Incredible Breakfast Trends

A Perfect Culinary Storm

There would be little argument with the statement, Americans really like their food. But it may be more appropriate to say that we really like everyone’s food. We embrace it, often adjust it, and then make it our own.

Foreign cuisines have become a national obsession. We follow tweets from the top Thai brunch place in town and stream all Food Channel shows on regional Peruvian cooking. We know the weekly schedule of our favorite fusion cuisine breakfast truck and Instagram every item we order at the Korean burger place just opened by that celebrity chef.

The flavor industry tells us to look for increased heat and bold flavors from Indonesian Sambal, Korean gochujang, and African harissa paste and peri-peri sauce. Some also expect our improving relationship with Cuba to increase interest in green olive, guava and sofrito.

Millennials comprise 25 percent of our population, are the most diverse demographic in history, and have an intense interest in food as it relates to wellness, social responsibility and social interaction.

According to the National Restaurant Association, 90 percent of foodservice operators say consumers have grown more knowledgeable about food and pay more attention to food quality than just two years ago. But that fact hardly seems remarkable given the points outlined in the paragraphs above. All points show a population with great interest in food.

People automatically see Mexican when thinking of ethnic cuisines at breakfast and it’s well represented by breakfast burritos, huevos rancheros and chilaquiles like the Peking duck with fried eggs, pickled onion, guajillo salsa, cotija, crema and corn tortilla at Zengo in Washington D.C. A Cuban connection is found in Denver at Snooze Eatery in Havana Daydreaming, made with free-range pork, shaved ham, Gruyere, homemade pickles and sunny-side egg with Dijon hollandaise.

Going more exotic, we see harissa-braised kale with applewood-smoked lamb bacon and fried eggs at The Breslin in NYC, and The Kenwood’s Korean-style shrimp and grits with ramps, shiitakes, poached egg and K-mama sauce in Minneapolis. Italian shows up as a Benedict with poached eggs on grilled focaccia with prosciutto and pesto sauce at Thornton’s Restaurant & Café in Boston, and Caribbean style comes from Miss Lilly’s in Soho, with eggs over easy, plantains, stew peas and Scotch bonnet pepper.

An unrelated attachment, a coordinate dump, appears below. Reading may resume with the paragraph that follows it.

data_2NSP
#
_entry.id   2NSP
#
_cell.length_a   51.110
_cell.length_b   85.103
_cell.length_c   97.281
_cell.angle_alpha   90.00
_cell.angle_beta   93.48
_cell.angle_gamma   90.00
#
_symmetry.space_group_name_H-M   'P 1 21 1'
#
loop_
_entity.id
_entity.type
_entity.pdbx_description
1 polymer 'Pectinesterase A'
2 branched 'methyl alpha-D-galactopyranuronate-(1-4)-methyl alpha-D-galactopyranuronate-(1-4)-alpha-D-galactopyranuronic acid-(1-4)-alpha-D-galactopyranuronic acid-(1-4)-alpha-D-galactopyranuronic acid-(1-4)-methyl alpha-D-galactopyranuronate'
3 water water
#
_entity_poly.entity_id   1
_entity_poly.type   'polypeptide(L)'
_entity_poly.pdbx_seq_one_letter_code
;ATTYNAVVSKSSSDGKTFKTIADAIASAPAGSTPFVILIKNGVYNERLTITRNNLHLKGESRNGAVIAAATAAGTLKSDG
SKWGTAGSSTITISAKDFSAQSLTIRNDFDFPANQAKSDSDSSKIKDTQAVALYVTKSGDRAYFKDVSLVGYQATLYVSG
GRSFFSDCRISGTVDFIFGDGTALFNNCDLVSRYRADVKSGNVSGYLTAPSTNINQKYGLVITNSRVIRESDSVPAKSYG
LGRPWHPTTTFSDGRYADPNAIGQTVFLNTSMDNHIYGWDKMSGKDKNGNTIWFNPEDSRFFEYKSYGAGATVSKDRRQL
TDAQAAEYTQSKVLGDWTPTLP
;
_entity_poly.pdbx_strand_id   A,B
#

If dining out is not an option, we fill our freezers with choices for a quick, satisfying breakfast. GFA Brands offers gluten-free morning burritos under the Udi’s label. Uncured meats are available through lines from both Good Foods Made Simple and Phil’s Fresh Foods’ evol line, including a Spicy Bacon & Egg Burrito with jalapeños. Ruiz Foods’ El Monterey Signature Egg Burritos use ingredients like seasoned pork sausage, applewood-smoked bacon, real scrambled eggs and fresh-baked tortillas. And if it’s hearty food that’s wanted, Hormel’s Chi-Chi’s brand, includes the Triple Play burritos made with three kinds of meat, three cheeses and hash browns.

It’s interesting that with the wide variety of ingredients available, eggs are surprisingly common in diverse cuisines throughout the world. Western-style eggs are even topping morning rice in Japan and fava beans in India, contrary to local traditions.

So where will the next huevos rancheros or breakfast burrito come from, and in what form? We need only look at traditional breakfasts that have made small inroads onto U.S. menus to make predictions:

  • Shakshuka: Already in spotty distribution throughout the country, this dish of eggs poached in a sauce of tomatoes, chili peppers and onions, often spiced with cumin seems poised to take off in 2016. (Israel and northern Africa)
  • Migas: Already enjoying popularity in selected areas; needs wider distribution to gain momentum. Should be as popular as huevos rancheros, even at non-Hispanic operations. One example is found at Café Brazil in Dallas, made with homemade chorizo, onions, bell peppers and sliced jalapeños tossed with scrambled eggs and crisp tortilla strips. (Mexico)
  • Jian Bing: Found in a few spots including The Flying Pig food truck in NYC and Bing Mi! truck in Portland, Ore. This Chinese crepe is a breakfast street food, including egg, pickled vegetables, and a fried cracker smothered in hoisin and chili sauce, enveloped in a wheat and mung bean flour pancake. (China)
  • Congee: Already enjoying popularity among Millennials and in a growth mode per Technomic; needs more mainstream trial. One example is the Organic Rice Congee with farm egg, crispy pork belly or shrimp, peanuts and cilantro at Auberge du Soleil in Napa Valley. (East Asia)

So it’s true: Americans really do like everybody’s food. We discover it, embrace it, then make it our own.


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